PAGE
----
"One of many public buildings constructed in Mississippi under WPA legislation during the Great Depression, the building has been well maintained and has retained its architectural integrity" (Weaver, 1995). The former US Post Office in Philadelphia was one of 32 post offices constructed in Mississippi under the New Deal Administration. The nomination form for the National Register of Historic Places described the building as "loosely Classical Revival with Mediterranean influence." Currently in use as the Philadelphia Police Department, the building retains its original wood and glass entry vestibule and other internal and external elements. A mezzanine level is on the...
  • Post Office (former) - Ripley MS
    The 1939 Colonial Revival-style post office was rehabilitated in 1999 and now privately owned; as of 2014 it was home to a communications company, though no longer. The company received a Heritage Award for Excellence in the rehabilitation of the historic building. It formerly contained bas relief sculptures by George Aarons. The sculptures were moved to the new post office at its completion.
  • Post Office (former) - Starkville MS
    The historic one-story Colonial Revival post office in Starkville, Mississippi was constructed by M. C. Monroe for $14,750 in 1935. It has not been used as a post office since the 1980s; the building is now privately owned.
  • Post Office (former) Mural - Booneville MS
    "Mural entitled "Scenic and Historic Booneville" painted in 1943. This is one of the murals that's title does not match it's content. The artist had wanted to paint a minor, local Civil War skirmish--hence the title. The Section of Fine Arts said no. This mural is still in the old PO building--now the Chancery Court Building."
  • Post Office (former) Mural - New Albany MS
    "Milking Time," by Robert Cleaver Purdy, is an oil-on-canvas mural completed and installed in 1939 in what was then the New Albany, Mississippi post office. It remains in the building, which is currently used as the Union County Development Association building.
  • Post Office Bas Relief - Carthage MS
    Peter Dalton completed this carved wood bas relief, entitled "Lumbermen Rolling a Log," in 1941 with funds provided by the Treasury Section of Fine Arts. It is viewable in the lobby of Carthage's historic post office.
  • Post Office Mural - Amory MS
    "New Deal mural entitled "Amory in 1889" painted in 1939 by John McCrady. Listed on the National Register of Historic Places, along with the Post Office."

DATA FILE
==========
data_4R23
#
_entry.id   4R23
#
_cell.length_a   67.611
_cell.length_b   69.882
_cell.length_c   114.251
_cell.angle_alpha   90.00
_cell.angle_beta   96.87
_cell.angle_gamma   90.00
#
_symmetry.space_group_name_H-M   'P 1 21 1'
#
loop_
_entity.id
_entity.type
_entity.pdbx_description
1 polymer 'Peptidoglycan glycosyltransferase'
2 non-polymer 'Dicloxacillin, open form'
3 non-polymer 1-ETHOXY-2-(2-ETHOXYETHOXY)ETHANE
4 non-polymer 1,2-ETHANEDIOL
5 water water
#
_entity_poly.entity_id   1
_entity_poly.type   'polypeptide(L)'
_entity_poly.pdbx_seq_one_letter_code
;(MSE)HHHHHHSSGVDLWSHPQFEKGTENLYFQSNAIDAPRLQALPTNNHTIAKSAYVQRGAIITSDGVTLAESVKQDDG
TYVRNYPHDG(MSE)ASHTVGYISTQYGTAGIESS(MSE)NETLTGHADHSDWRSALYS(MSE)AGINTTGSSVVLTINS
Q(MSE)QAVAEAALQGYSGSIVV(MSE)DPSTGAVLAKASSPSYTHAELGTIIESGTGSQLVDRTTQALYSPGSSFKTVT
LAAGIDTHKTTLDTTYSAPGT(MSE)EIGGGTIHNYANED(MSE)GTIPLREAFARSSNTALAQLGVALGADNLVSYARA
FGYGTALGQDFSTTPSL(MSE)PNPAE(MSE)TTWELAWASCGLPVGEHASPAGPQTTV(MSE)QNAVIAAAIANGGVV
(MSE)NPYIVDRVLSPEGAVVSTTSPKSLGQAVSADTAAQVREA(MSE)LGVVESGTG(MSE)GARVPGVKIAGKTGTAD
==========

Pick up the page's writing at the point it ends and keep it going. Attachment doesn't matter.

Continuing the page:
• Post Office Mural - Batesville MS
    "New Deal mural entitled "Cotton Plantation" painted in 1942 by Eve Kottgen. It was moved to the current post office in 1998. Due to lack of space (or planning), there was no space in the lobby so the mural was hung on the work floor out of public view. They are happy to let folks view it however." (flickr)
  • Post Office Mural - Bay St. Louis MS
    This oil-on-canvas mural entitled “Life on the Coast” was painted in 1938 by Louis Raynaud. The mural was moved to the current Post Office in 1987. The images depict the lifestyle of coastal Mississippians. The original design showed the mother in a bathing costume playing in the water next to her child. However, in the final work she stands on the shore in a more conservative dress.  
  • Post Office Mural - Columbus MS
    The historic New Deal post office in Columbus, Mississippi houses an example of New Deal artwork: a Treasury Section of Fine Arts mural entitled "Out of Soil," which was completed in 1940.
  • Post Office Mural - Crystal Springs MS
    A mural by Henry La Cagnina, created under the Treasury Bureau's Section of Fine Arts program, was completed and installed in the post office in 1943 at a cost of $700.00. "Harvest" illustrated the important truck farming industry in the Crystal Springs, Mississippi area in the 1930s (Enzweiler, 1992). La Cagnina's mural featured farm workers and women packers preparing vegetables for shipment. Crystal Springs was known as the "tomatroplis of the world" during that period, and shipped vegetables all over the US via train, apparently providing employment and income that benefitted the community during the years of the Great Depression (Nelson-Easley,...
  • Post Office Mural - Durant MS
    Isidore Toberoff's mural, "Erosion, Reclamation and Conservation of the Soil" was completed in 1942. The oil-on-canvas work was completed under the auspices of the Treasury Section of Fine Arts. Toberoff was a 1942 Pulitzer Prize winner in art, and while himself recovering from war injuries, helped to provide therapy for wounded soldiers in the occupational therapy program at Fort Benjamin Harrison in 1943 (Bower, 1984).
  • Post Office Mural - Eupora MS
    This mural was painted in 1945 by Thomas Savage in the Eupora, MS post office. He was a farmer from Iowa who excelled in painting farm scenes; in later years he would work as a commercial artist. He did three Treasury Section of Fine Arts murals, one in Jefferson, Iowa, one in New Hampton, Iowa and this lesser known one in Eupora. The title is "Cotton Farm".